Belfast Telegraph

How Linfield's win over Sutjeska took total Irish League prize money over £2.5m mark and further boosted European ranking

Mark Stafford celebrates his opening goal at Windsor Park on Tuesday evening.
Mark Stafford celebrates his opening goal at Windsor Park on Tuesday evening.

Linfield made history on Tuesday evening when they became the first Irish League club ever to reach the Europa League Play-Off round.

More than just giving fans another European tie to look forward to, the result provided another boost to the league as a whole.

As we reported last week, initial Europa League wins by Cliftonville, Ballymena, Crusaders and the Blues had already won back the league's lost European place.

Since then, the Blues have secured home and away victories over Montenegrin champions FK Sutjeska and helped to reduce the prospect of losing the place again in the coming years.

That extra boost in coefficient figures, partly by ensuring Montenegro didn't grow their own tally, has helped lift Northern Ireland a further two places to 49th in the European rankings.

This summer's results have now taken NI above the Faroe Islands, Montenegro and Estonia in the list.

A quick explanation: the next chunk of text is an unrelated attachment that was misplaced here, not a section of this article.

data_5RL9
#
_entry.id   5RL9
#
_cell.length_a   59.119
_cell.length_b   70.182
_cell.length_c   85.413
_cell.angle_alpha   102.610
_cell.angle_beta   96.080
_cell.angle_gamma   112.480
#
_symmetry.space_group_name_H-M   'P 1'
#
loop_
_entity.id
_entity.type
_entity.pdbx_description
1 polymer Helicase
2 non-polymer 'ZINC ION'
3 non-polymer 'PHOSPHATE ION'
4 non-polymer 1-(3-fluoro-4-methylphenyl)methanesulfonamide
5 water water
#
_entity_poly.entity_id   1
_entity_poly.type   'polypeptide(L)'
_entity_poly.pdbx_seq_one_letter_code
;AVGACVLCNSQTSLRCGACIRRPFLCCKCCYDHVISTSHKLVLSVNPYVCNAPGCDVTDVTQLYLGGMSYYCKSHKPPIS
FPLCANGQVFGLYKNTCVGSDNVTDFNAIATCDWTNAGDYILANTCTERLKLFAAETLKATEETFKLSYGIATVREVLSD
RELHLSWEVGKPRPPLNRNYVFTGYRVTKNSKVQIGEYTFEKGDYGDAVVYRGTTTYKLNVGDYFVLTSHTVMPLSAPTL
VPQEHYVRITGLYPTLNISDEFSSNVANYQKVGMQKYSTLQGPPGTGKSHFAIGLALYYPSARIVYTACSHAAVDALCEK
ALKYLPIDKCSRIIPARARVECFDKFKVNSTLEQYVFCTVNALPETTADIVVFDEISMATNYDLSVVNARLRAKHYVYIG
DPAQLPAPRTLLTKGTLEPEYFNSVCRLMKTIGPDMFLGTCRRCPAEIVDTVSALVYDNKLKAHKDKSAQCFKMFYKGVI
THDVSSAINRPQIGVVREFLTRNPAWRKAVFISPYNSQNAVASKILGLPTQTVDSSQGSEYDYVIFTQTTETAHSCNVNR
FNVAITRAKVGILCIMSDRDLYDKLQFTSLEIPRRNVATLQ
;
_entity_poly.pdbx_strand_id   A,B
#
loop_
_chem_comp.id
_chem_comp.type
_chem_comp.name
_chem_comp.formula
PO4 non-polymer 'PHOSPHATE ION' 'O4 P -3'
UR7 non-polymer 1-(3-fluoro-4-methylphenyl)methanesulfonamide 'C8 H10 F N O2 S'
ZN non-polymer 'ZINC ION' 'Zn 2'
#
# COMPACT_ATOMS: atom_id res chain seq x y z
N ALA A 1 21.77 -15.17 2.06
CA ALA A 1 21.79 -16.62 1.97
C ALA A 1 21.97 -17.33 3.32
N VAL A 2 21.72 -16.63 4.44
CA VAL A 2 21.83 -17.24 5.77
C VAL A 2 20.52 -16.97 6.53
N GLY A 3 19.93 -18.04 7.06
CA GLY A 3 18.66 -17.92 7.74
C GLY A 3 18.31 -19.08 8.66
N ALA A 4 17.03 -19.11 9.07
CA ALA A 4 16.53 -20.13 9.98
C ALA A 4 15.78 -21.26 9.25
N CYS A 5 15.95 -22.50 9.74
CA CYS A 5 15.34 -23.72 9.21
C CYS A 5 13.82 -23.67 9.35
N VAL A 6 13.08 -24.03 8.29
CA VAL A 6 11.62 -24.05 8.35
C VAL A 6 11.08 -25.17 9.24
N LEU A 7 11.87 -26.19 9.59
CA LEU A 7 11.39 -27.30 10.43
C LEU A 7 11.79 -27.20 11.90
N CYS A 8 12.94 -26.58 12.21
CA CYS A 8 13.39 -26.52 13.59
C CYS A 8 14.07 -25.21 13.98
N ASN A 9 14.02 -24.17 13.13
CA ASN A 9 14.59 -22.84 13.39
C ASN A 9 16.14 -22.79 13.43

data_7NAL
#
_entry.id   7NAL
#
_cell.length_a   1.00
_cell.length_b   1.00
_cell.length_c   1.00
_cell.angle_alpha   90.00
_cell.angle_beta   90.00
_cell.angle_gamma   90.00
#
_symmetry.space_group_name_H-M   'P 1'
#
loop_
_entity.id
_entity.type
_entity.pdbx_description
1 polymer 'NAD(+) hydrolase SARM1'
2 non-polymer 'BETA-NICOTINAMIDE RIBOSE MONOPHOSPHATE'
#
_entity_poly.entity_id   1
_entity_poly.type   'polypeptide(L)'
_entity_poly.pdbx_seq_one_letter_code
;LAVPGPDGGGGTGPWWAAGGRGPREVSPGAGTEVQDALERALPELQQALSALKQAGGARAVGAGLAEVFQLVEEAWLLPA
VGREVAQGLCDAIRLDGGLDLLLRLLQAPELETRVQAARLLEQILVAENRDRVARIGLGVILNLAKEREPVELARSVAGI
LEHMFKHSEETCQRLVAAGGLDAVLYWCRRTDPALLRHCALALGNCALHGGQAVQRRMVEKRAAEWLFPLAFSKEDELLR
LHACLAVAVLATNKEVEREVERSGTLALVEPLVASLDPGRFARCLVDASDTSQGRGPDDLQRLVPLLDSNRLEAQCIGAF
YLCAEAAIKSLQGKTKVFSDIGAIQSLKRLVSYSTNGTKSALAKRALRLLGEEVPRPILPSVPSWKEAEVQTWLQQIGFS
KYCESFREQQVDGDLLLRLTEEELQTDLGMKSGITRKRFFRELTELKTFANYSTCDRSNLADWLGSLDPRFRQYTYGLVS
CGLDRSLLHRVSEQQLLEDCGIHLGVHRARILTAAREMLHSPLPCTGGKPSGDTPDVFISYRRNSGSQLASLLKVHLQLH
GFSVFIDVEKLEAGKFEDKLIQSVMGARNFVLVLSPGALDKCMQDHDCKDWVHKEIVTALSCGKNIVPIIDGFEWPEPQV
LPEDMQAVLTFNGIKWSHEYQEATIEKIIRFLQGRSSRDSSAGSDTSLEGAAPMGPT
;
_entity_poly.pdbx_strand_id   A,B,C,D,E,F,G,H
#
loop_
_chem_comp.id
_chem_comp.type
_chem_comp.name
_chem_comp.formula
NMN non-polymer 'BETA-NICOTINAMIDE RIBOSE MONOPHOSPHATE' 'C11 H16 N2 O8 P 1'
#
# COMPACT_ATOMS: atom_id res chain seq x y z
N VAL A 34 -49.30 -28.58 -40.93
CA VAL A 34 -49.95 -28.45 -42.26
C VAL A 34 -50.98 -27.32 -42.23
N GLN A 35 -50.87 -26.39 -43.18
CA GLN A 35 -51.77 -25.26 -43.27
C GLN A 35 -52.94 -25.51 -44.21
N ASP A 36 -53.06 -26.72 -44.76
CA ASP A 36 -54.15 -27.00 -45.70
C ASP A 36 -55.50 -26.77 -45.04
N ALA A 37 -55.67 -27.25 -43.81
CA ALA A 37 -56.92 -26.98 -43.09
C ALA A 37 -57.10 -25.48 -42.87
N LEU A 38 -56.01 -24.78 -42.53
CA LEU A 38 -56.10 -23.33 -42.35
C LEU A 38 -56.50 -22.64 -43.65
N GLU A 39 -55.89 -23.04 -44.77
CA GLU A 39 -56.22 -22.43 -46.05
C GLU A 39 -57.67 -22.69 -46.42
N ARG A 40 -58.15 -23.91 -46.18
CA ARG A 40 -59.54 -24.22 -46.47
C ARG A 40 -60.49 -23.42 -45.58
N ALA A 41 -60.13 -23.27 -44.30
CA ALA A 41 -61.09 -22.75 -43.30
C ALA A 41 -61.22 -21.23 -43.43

It's also been a hugely profitable summer for Irish League clubs in terms of European prize-money.

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After Linfield's win over Sutjeska, the total amount awarded to Irish League clubs so far now sits at €2.8m (£2.59m)

The victory takes the Blues' total prize money to €1.38m (£1.27m).

That includes the €280k appearance fee for the Champions League first qualifying round and subsequent €260k, €280k and €300k awards for appearing in each Europa League qualifying round. Then add on an additional €260k paid to any domestic champion who fail to reach the group stage.

Crusaders will receive €500k for beating B36 Torshavn in the first qualifying round. Cliftonville and Ballymena United will get €460k for seeing off Barry Town and NSI Runavik respectively.

If Linfield can negotiate Azerbaijan champions Qarabag in the Play-Offs, the club would land an eye-watering £4m.

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